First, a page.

Early Blight Organic Solutions

Early Blight

Early blight – photo credit: wikipedia.org

Early blight on tomato plants starts on the lowest leaves as dark spots, working it’s way up to eventually consume the whole plant.  This fungus (Alternaria solani) overwinters on the debris in the soil, especially on the remains of the same or similar plants. Other plants are also susceptible to this fungus, including the close cousin potatoes, peppers, eggplants and even basil, especially the Genovese variety.

Preventive Procedures

  • Crop rotation can minimize this problem along with the
  • removal of all of the plant debris,
  • purchasing disease free potato seeds
  • tomato plants with the “A” or ASC” (Alternaria Stem Canker) to provide resistance from getting the disease (though many desirable varieties do not have this resistance)
  • Watering in the morning or minimizing splash of water or soil onto the leaves
  • Liberal mulching around the plants so no bare soil can get splashed onto the lower leaves
  • Utilizing drip irrigation of various types to minimize splashing when watering

While preventative measures are worth the effort, what happens if you find this fungus has taken hold?  There are several chemical sprays available, though as most people wish to remain as organic as possible (including ourselves), we will instead focus on these solutions.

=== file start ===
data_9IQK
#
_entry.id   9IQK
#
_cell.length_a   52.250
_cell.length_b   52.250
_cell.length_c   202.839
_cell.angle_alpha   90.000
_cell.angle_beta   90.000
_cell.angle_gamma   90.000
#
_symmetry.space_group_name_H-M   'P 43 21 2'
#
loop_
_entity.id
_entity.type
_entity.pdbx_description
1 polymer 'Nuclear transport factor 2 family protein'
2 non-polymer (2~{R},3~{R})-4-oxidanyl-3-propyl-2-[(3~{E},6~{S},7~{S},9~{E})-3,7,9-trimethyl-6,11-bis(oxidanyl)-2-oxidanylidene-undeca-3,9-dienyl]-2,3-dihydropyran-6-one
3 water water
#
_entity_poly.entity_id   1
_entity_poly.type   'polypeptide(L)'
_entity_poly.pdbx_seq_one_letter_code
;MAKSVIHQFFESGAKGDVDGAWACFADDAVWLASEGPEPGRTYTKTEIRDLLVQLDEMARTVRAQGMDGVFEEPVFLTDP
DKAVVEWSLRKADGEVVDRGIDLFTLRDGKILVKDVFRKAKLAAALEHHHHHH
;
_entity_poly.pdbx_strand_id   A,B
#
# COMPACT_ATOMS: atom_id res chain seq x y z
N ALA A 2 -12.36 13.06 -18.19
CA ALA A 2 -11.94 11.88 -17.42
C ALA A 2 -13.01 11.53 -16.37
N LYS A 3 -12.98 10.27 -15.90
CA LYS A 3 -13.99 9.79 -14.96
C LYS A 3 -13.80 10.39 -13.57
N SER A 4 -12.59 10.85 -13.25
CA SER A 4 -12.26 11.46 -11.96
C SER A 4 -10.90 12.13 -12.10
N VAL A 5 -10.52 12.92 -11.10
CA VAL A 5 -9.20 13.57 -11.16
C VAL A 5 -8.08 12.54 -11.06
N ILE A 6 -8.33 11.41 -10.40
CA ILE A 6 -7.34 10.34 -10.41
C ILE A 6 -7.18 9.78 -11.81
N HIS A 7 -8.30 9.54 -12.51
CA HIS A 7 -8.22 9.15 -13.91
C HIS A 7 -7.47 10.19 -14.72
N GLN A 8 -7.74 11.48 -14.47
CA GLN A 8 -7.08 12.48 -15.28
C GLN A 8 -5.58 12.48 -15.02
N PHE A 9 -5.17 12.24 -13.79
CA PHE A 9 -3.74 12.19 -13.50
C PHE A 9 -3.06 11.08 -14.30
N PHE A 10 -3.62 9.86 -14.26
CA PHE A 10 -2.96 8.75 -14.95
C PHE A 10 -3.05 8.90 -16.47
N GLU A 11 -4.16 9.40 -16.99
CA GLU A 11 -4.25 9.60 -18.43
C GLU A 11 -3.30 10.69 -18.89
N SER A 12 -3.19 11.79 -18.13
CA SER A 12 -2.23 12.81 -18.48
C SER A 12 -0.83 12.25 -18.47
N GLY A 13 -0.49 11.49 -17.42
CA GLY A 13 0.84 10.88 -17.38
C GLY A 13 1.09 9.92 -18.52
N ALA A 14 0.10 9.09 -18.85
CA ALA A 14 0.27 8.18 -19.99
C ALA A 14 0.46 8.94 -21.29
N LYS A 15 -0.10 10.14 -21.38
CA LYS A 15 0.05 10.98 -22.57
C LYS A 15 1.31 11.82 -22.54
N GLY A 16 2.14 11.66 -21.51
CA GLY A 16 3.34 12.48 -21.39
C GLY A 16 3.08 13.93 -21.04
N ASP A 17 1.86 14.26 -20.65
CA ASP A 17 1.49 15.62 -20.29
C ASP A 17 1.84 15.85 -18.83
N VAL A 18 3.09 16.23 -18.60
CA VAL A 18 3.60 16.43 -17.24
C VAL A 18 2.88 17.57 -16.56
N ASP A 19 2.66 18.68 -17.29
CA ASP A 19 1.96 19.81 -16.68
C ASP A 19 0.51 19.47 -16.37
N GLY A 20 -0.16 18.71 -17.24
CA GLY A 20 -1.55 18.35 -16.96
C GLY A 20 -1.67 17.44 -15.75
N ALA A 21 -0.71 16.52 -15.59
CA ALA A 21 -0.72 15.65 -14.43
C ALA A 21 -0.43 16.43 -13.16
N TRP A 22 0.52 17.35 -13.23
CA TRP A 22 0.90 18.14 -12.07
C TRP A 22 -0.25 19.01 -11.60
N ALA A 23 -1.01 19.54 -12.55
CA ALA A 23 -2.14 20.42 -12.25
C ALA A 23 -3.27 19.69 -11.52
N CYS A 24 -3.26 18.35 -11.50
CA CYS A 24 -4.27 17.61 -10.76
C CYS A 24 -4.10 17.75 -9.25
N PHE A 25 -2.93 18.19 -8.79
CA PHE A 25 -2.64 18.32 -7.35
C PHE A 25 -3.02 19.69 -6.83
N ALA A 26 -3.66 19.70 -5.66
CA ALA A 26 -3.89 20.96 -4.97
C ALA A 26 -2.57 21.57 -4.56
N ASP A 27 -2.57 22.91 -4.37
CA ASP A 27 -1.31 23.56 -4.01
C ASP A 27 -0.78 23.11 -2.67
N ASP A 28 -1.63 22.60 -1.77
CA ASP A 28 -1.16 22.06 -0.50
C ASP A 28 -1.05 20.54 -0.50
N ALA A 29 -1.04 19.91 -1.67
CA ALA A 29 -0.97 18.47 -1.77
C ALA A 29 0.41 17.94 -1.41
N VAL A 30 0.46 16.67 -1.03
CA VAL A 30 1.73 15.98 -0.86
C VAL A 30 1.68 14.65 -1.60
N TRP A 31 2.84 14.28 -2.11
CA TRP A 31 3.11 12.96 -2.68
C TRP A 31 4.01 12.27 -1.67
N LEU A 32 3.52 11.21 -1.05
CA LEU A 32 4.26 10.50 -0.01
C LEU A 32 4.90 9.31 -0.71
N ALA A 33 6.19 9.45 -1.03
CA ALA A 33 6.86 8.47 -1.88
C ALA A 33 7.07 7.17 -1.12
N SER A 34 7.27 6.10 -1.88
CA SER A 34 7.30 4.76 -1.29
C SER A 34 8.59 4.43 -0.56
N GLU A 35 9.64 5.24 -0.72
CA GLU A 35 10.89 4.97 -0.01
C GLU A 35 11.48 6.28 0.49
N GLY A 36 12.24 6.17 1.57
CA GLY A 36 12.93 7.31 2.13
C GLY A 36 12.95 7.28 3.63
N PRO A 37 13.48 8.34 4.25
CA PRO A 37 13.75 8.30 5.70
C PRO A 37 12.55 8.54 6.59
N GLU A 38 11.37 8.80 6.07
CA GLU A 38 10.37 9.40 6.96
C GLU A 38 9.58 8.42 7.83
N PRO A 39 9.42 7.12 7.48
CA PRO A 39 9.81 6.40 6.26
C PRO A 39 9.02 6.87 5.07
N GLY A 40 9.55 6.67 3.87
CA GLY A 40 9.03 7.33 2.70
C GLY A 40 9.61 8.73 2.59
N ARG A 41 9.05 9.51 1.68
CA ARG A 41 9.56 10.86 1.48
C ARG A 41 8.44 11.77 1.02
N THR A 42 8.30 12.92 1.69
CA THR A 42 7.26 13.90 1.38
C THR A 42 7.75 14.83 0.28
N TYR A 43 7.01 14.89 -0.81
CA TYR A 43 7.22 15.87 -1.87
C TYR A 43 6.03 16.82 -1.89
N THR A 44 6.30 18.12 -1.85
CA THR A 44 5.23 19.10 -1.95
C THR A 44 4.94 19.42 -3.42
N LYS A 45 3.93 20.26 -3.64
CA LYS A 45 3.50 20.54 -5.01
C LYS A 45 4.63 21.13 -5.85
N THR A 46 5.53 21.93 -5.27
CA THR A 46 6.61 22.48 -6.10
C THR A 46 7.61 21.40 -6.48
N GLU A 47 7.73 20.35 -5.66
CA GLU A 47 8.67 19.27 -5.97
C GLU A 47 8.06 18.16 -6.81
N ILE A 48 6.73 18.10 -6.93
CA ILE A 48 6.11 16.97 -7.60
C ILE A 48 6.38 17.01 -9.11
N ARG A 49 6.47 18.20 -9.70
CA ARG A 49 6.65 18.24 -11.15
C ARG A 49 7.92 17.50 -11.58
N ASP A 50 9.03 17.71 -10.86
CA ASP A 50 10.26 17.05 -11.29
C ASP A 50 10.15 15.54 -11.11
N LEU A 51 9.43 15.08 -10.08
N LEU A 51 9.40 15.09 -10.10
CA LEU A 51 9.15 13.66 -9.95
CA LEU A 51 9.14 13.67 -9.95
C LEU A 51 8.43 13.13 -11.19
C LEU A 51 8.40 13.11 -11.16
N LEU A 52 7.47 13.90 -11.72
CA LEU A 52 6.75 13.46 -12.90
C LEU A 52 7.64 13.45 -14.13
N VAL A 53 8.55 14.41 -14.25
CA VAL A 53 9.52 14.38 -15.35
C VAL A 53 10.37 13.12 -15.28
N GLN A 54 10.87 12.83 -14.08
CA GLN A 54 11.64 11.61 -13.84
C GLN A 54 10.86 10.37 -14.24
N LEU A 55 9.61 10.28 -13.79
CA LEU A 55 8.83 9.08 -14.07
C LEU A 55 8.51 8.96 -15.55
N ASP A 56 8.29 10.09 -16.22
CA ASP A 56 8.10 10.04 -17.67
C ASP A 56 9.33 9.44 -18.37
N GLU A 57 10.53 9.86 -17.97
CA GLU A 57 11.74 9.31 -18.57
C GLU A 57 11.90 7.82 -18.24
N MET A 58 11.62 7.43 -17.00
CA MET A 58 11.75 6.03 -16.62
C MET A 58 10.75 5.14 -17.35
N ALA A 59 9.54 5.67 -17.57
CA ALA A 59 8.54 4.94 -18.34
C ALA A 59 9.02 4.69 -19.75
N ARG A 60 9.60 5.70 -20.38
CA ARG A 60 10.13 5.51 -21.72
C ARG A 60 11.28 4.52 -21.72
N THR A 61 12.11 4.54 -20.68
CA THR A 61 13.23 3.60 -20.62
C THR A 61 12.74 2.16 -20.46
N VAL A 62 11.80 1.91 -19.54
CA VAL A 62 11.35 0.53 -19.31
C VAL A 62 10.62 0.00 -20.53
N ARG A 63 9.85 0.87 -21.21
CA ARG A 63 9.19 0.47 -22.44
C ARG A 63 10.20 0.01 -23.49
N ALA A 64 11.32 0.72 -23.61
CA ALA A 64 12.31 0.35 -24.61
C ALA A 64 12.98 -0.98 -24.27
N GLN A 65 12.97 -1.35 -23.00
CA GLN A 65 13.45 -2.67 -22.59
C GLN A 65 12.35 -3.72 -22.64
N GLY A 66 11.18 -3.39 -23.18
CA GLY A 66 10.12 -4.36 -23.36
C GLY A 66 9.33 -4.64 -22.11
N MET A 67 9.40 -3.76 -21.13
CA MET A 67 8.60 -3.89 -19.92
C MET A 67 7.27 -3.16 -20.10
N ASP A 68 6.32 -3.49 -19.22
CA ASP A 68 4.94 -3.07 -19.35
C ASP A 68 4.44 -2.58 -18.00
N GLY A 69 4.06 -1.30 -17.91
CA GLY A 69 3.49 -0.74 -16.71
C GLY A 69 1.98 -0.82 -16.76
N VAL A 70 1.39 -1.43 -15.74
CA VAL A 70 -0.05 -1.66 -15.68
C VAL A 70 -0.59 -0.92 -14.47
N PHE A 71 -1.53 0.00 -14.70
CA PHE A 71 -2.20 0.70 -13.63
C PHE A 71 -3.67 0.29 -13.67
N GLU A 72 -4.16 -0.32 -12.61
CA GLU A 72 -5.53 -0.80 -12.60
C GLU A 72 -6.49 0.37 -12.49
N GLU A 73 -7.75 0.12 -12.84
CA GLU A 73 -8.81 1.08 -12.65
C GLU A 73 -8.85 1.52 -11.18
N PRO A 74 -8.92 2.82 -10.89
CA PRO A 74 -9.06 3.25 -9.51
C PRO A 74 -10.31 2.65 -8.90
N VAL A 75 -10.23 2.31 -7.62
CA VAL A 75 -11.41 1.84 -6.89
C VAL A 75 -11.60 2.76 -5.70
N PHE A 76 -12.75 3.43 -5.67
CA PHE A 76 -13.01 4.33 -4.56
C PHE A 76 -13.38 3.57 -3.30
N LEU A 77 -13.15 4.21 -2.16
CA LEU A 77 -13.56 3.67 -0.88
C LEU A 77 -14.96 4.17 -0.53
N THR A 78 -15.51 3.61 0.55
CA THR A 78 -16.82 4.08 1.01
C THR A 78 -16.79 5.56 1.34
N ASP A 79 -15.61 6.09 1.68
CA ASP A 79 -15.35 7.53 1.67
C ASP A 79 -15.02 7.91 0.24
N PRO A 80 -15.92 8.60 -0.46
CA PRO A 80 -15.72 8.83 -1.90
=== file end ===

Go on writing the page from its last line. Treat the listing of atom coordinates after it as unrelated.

• Physically removing the leaves from the lowest portion of the plant and remove from the garden area completely.  Disposing of the material is recommended, since composting would only reintroduce the fungus.  This will also increase the air flow around the plant, causing the morning dew to evaporate quicker (the fungus needs the moisture to begin it’s infection)
  • In extreme cases, removing the soil is a possible solution, especially if there has been a reoccurance.

Organic options include

Be sure to follow the directions exactly.

At the first sign of this disease, take action! You don’t want to spread to any of the rest of your plants, or your neighbors, since wind can transfer the fungus as well.

Check with your local agricultural extension too.  There may be other wild plants in your area that harbor these diseases.

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